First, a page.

NEW YORK (TheStreet) -- Late last year, new ETF provider Vident entered the space with arguably the most successful fund launch in the history of the industry. Its Vident International Equity Fund (VIDI) attracted more than $100 million in assets in the first few days of trading. Now, less than three months later, it has amassed almost $600 million.
VIDI employs a proprietary screening process of risk-weighting foreign countries. It then allocates to stocks that have what Vident views as favorable fundamental attributes.
On the heels of VIDI's success, the firm this week has launched the Vident Core U.S. Equity Fund (VUSE). The fund will seek to mitigate the risks it sees in U.S. equity investing. Those risks include valuation and poor financial reporting in market-cap weighted funds. VUSE will seek to add value over market-cap weighting by applying "principles-based investment decisions expressed through innovative risk design," according to the company.
A little more tangibly, VUSE uses a four-layer approach to construct VUSE. The first layer is a simple market-cap and trading-volume screen. The fund requires that prospective stocks have at least $500 million in equity and an average daily dollar volume of $1.5 million in shares traded.
The second layer takes the top 80% from the first step, based on a proprietary assessment of expense recognition, financial reporting and corporate governance. The third layer considers risk premia, such as favorable valuations and positive momentum. Finally, the fourth layer considers the stocks' industry sector. VUSE buys the highest-scoring 500 companies, "risk-balanced across sectors, while maintaining industry norms for each sector's weighting." So VUSE won't make large sector bets.
Although VIDI and VUSE employ slightly different methods, they both build indexes around qualitative factors. ETF Trends, the well-regarded industry Web site, places Vident's funds in the smart-beta category. Smart-beta funds cull stocks from broad-based index benchmarks, in the hopes of outperforming the more traditional market-cap weighted funds.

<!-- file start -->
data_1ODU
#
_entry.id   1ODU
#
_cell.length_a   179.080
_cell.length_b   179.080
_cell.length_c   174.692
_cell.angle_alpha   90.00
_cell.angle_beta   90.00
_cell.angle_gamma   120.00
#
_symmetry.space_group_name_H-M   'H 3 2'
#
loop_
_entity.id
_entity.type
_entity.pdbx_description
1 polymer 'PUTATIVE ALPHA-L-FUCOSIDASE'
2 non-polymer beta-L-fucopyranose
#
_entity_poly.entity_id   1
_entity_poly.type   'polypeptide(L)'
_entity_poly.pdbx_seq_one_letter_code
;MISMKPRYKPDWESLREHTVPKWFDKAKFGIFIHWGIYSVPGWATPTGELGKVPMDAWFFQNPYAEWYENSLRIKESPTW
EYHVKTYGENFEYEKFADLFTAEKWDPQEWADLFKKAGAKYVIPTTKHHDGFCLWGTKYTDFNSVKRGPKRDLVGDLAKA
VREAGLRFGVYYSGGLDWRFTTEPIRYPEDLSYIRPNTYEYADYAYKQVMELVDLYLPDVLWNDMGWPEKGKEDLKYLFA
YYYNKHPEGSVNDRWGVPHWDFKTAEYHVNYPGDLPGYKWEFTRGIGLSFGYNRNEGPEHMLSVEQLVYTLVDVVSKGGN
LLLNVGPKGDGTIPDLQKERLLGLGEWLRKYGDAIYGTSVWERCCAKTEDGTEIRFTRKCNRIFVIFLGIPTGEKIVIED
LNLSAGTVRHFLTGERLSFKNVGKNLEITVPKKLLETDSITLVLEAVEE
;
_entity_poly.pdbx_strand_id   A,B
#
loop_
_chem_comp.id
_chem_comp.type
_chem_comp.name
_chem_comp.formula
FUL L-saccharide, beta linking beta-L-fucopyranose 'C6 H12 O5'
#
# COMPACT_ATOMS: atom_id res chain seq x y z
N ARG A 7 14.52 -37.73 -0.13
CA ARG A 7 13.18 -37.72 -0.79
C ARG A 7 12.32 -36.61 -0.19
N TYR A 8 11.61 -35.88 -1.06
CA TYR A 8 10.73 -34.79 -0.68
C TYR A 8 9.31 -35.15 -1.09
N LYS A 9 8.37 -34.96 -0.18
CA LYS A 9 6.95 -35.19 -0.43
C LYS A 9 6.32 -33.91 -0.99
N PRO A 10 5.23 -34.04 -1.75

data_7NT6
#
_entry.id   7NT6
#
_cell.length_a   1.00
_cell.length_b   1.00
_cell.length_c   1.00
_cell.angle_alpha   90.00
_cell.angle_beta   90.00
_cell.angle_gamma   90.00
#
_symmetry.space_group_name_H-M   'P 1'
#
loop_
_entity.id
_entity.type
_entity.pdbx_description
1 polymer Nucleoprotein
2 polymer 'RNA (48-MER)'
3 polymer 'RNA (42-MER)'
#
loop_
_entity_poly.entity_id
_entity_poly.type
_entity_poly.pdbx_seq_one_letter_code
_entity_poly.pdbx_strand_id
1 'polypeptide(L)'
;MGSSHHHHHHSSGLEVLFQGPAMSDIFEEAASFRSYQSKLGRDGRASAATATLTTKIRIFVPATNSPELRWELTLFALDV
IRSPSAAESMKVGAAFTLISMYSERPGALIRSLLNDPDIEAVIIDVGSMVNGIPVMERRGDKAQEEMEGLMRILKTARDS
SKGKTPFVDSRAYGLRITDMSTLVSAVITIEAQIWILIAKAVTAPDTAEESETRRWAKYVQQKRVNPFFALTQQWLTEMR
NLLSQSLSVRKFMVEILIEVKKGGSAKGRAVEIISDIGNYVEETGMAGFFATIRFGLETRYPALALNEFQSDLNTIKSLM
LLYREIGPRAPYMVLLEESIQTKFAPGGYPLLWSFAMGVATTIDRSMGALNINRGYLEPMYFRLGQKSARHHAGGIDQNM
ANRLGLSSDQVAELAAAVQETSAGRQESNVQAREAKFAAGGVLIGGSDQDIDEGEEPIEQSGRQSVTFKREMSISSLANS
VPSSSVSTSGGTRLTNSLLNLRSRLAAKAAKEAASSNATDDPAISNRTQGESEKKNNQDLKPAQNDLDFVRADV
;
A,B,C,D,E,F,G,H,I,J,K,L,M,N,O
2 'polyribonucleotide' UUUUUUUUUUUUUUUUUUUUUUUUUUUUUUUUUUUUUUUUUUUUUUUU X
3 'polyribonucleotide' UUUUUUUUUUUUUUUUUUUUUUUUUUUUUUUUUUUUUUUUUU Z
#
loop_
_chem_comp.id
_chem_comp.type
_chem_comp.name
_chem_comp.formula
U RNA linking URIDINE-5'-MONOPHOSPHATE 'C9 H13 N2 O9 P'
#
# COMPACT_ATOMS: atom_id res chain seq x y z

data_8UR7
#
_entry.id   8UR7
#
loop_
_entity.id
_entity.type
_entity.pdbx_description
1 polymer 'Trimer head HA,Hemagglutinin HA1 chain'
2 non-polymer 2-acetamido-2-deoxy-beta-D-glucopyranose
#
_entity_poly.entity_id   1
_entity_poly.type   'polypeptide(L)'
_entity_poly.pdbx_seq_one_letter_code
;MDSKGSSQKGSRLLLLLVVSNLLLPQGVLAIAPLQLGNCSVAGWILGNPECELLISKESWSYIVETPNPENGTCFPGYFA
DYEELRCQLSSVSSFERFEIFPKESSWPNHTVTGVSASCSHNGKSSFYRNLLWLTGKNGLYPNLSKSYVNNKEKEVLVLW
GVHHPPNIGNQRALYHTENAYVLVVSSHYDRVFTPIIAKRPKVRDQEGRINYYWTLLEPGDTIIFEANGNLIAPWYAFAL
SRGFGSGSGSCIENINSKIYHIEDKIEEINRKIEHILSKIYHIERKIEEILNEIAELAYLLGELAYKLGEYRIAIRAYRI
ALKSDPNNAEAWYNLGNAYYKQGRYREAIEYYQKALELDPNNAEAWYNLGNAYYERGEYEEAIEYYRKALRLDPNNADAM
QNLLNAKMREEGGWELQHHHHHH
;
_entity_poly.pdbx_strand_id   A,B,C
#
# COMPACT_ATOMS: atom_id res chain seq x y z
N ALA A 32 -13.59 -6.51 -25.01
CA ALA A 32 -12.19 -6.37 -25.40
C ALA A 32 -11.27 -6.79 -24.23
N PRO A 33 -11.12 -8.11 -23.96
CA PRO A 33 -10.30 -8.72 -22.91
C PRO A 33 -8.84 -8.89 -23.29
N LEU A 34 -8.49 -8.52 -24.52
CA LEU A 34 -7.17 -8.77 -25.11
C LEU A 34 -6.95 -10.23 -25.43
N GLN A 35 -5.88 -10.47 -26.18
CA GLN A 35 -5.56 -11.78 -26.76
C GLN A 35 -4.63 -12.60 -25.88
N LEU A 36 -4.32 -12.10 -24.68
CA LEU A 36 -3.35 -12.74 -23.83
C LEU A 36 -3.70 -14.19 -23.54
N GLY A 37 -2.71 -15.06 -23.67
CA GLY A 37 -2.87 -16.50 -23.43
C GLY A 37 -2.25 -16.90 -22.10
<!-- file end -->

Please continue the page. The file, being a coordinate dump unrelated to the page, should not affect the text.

It bears noting that while VIDI has been very successful in attracting assets, its performance in an admittedly very short time frame has been held back by its relatively large exposure to emerging markets. At year's end, 49% of VIDI's assets are in emerging markets -- more, if Taiwan and South Korea are considered to be emerging. By comparison, the iShares Core MSCI Total International Stock ETF (IXUS), a proxy for global stocks excluding the U.S., only allocates 16% to emerging markets.
In just under three months of trading, VIDI has fallen behind IXUS by almost 300 basis points. Yet it has also outperformed the iShares MSCI Emerging Markets ETF (EEM) by 350 basis points.
A three-month window of underperformance does not invalidate the strategy. But it does make the point that no smart-beta fund will outperform its market-cap weighted benchmark all the time. Smart beta may seek to add value, but of course there is no guarantee of outperformance.
VUSE may get off to a great start or a lousy start, but any investor considering a smart-beta product needs to be able to stick to a long-term investment horizon. Giving up on a broad-based fund after a few months would simply be time wasted.
At the time of publication, the author held no positions in any of the stocks mentioned.
This article represents the opinion of a contributor and not necessarily that of TheStreet or its editorial staff.